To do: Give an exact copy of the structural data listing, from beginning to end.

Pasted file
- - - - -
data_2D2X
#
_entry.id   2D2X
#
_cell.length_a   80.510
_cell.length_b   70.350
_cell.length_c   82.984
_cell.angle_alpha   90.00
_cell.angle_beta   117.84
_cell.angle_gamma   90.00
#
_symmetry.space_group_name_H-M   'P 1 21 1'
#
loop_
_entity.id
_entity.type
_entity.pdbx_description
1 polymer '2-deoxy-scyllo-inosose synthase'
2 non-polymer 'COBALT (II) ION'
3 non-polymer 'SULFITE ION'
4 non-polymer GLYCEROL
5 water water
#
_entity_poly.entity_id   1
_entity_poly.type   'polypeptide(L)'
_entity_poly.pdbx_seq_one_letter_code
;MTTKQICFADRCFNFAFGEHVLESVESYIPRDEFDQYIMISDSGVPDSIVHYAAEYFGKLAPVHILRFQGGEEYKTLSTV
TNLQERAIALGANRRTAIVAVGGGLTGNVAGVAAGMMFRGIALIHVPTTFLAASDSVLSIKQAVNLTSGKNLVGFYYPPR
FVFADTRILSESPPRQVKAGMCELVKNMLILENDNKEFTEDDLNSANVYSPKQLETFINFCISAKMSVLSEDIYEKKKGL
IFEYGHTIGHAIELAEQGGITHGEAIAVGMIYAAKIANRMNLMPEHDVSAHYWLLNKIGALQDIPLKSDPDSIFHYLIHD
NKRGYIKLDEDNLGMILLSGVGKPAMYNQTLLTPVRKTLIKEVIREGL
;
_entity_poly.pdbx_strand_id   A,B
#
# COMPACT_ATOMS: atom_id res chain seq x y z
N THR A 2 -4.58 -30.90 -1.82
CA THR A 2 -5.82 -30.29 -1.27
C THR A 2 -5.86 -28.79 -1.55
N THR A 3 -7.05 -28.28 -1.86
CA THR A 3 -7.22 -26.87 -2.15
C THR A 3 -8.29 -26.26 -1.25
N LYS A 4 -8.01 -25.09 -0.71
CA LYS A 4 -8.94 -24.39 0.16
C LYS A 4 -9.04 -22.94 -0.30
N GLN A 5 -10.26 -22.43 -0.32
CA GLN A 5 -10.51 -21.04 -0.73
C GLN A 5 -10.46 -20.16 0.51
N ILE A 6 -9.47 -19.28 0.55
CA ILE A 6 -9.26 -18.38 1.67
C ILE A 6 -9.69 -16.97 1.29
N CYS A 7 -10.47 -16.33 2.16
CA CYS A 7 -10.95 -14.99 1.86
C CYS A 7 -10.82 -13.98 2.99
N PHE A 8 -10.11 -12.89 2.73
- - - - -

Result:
data_2D2X
#
_entry.id   2D2X
#
_cell.length_a   80.510
_cell.length_b   70.350
_cell.length_c   82.984
_cell.angle_alpha   90.00
_cell.angle_beta   117.84
_cell.angle_gamma   90.00
#
_symmetry.space_group_name_H-M   'P 1 21 1'
#
loop_
_entity.id
_entity.type
_entity.pdbx_description
1 polymer '2-deoxy-scyllo-inosose synthase'
2 non-polymer 'COBALT (II) ION'
3 non-polymer 'SULFITE ION'
4 non-polymer GLYCEROL
5 water water
#
_entity_poly.entity_id   1
_entity_poly.type   'polypeptide(L)'
_entity_poly.pdbx_seq_one_letter_code
;MTTKQICFADRCFNFAFGEHVLESVESYIPRDEFDQYIMISDSGVPDSIVHYAAEYFGKLAPVHILRFQGGEEYKTLSTV
TNLQERAIALGANRRTAIVAVGGGLTGNVAGVAAGMMFRGIALIHVPTTFLAASDSVLSIKQAVNLTSGKNLVGFYYPPR
FVFADTRILSESPPRQVKAGMCELVKNMLILENDNKEFTEDDLNSANVYSPKQLETFINFCISAKMSVLSEDIYEKKKGL
IFEYGHTIGHAIELAEQGGITHGEAIAVGMIYAAKIANRMNLMPEHDVSAHYWLLNKIGALQDIPLKSDPDSIFHYLIHD
NKRGYIKLDEDNLGMILLSGVGKPAMYNQTLLTPVRKTLIKEVIREGL
;
_entity_poly.pdbx_strand_id   A,B
#
# COMPACT_ATOMS: atom_id res chain seq x y z
N THR A 2 -4.58 -30.90 -1.82
CA THR A 2 -5.82 -30.29 -1.27
C THR A 2 -5.86 -28.79 -1.55
N THR A 3 -7.05 -28.28 -1.86
CA THR A 3 -7.22 -26.87 -2.15
C THR A 3 -8.29 -26.26 -1.25
N LYS A 4 -8.01 -25.09 -0.71
CA LYS A 4 -8.94 -24.39 0.16
C LYS A 4 -9.04 -22.94 -0.30
N GLN A 5 -10.26 -22.43 -0.32
CA GLN A 5 -10.51 -21.04 -0.73
C GLN A 5 -10.46 -20.16 0.51
N ILE A 6 -9.47 -19.28 0.55
CA ILE A 6 -9.26 -18.38 1.67
C ILE A 6 -9.69 -16.97 1.29
N CYS A 7 -10.47 -16.33 2.16
CA CYS A 7 -10.95 -14.99 1.86
C CYS A 7 -10.82 -13.98 2.99
N PHE A 8 -10.11 -12.89 2.73